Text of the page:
Ruth Butaumocho Gender Profile
Growing up in Mhondoro, Tamuka Chihota was an intelligent and astute young boy who dreamt of becoming an engineer. With no mentor within sight, nor a relative who was in the field, Tamuka (33) nurtured his dream through gleaning written material on the profession. Although at one time he temporarily switched his passion to law, his first love for engineering was never lost in the confusion.
Decades after identifying his passion, he is not far off the mark.
Tamuka now runs a fully fledged construction company, Frontline Contracting.
“What I am doing is close to what I have always wanted to do,” he revealed in an interview. “I am still retracting my footsteps, and I am now a happy man.”
From very humble beginnings, Tamuka has defied the odds through sheer determination, to pitch his brand among the biggest construction and civil engineering companies in Zimbabwe.
Formed in 2014, Frontline Contracting does civil works and construction.
It is a fast growing infrastructure services company that is redefining the future of construction through smart, sustainable and cost effective solutions.
Though only three years old, Frontline Contracting is now in the C category of the Zimbabwe Building Contractors Association (ZBCA) where it has acquitted itself well in the construction sector.
Since its formation, the company has worked on several projects for reputable companies, among them the Zimbabwe National Roads Authority, Grain Marketing Board, MBCA and electrical rewiring for one of Old Mutual’s projects.
Frontline also constructed hostels at Westwood High School and classroom blocks at Ruvheneko Primary School in Ruwa, wading off stiff competition from other serious contenders in the construction sector.
For Tamuka, wading off competition was not that difficult, having learnt one or two tricks in the construction sector during the short stint he worked in Dubai and the three years he spent working for a local construction company in the human resources department.
“It was while I was working for a construction company in Dubai that I learnt some of the good work ethics that I have been implementing in some of the projects,” he revealed. “That was also the time that I resolved to start my own construction company.”
After returning home in 2012, having learnt a lot from the construction firm that specialised in technological construction, Tamuka yearned to broaden his knowledge in the sector.
He joined a local construction company, where he worked in the human resources department.
Though he was not in the field, Tamuka took every opportunity he would get to learn as much on the operations of the construction sector.
“I was working to learn as opposed to working to earn,” said the entrepreneur who has a degree in social sciences.
After working for the local construction firm for three years, Tamuka knew it was time to pack his bags.
“I was now my own man,” he said. “What I had learnt was enough to give me the wings to fly.”
Armed with the hands-on experience and good workmanship in the construction sector, Tamuka tendered his resignation and registered Frontline Contracting in 2014.
With no money in the bank, no construction equipment, let alone a workforce to give credence to his company, Tamuka was not deterred.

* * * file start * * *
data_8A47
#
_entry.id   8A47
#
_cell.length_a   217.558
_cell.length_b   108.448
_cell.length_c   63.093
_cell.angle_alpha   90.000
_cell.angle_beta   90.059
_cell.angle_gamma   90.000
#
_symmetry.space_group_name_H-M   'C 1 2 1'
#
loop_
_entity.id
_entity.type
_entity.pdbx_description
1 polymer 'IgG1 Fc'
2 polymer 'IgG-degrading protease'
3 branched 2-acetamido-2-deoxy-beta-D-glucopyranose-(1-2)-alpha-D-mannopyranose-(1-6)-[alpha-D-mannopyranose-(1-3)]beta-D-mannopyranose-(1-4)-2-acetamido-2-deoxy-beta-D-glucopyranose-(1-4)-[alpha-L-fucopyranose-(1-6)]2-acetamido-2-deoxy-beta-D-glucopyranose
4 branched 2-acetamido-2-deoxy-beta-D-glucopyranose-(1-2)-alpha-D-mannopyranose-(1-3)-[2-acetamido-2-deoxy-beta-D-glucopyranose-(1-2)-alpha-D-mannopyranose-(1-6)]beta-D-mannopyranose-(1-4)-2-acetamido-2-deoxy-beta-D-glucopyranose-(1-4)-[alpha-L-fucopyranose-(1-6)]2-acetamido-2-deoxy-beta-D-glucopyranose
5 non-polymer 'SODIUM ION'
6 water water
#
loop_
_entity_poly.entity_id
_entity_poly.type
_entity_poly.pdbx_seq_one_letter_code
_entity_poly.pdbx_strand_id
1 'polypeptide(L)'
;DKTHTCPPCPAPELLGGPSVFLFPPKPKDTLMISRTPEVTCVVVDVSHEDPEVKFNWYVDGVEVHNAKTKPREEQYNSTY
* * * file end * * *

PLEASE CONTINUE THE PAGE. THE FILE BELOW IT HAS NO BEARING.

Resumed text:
He was convinced that he would measure up to the task, once he got an opportunity to implement his expertise.
He got a lifeline when he landed his first contract with Old Mutual.
Tamuka, who was still a novice then in the sector, said the Old Mutual project proved to be a litmus test for the newly formed outfit.
“It was very demanding and required a lot of coordination as we were working at places where clients were in occupation,” he said.
“We were new in the industry and we were afraid of failing.”
When Old Mutual endorsed the company’s workmanship, Tamuka and his team were elated.
That marked the beginning of a journey that Tamuka is still walking to this day.
Tamuka has since worked on a number of projects that have set him on the pedestal for success.
Despite the progress that Frontline Contract has made, the company claims there are many hurdles in the way.
Tamuka says lack of technological innovation is among the greatest challenges that companies in the construction sector are facing in addition to access to finance to fund projects.
“Our equipment is archaic,” he said. “There is not much effort in trying to tap into the new construction methods.
“You hardly see cranes in Zimbabwe, which indicates that there is not much construction taking place. The construction sector is currently operating below 30 percent because of funding challenges for major projects.
“Lack of skills due to brain drain and obsolete training facilities are some of the problems besetting the sector.”
Tamuka also noted with concern that the emergence of “tenderpreneurship”, where middlemen were winning tenders was affecting operations within the sector.
Despite all these challenges, Tamuka says the future looks bright.
“The future is so bright it burns my eyes to quote Oprah Winfrey,” said Tamuka. “We see possibility all over. Africa’s demographic dividend will come through creating a huge market for our products and services. Infrastructure is the backbone for economic growth and our prospects can only be brighter.”
Tamuka is planning to grow Frontline Contracting from the current two branches.
“We are looking at increasing branches regionally, as well as deepen our presence in local markets,” he said. “However, we will remain lean inside to minimise bureaucracy.
“Already we have invaded South Africa and we are weighing possibilities of entering Zambia and other countries in Sadc as part of our growth strategy.”
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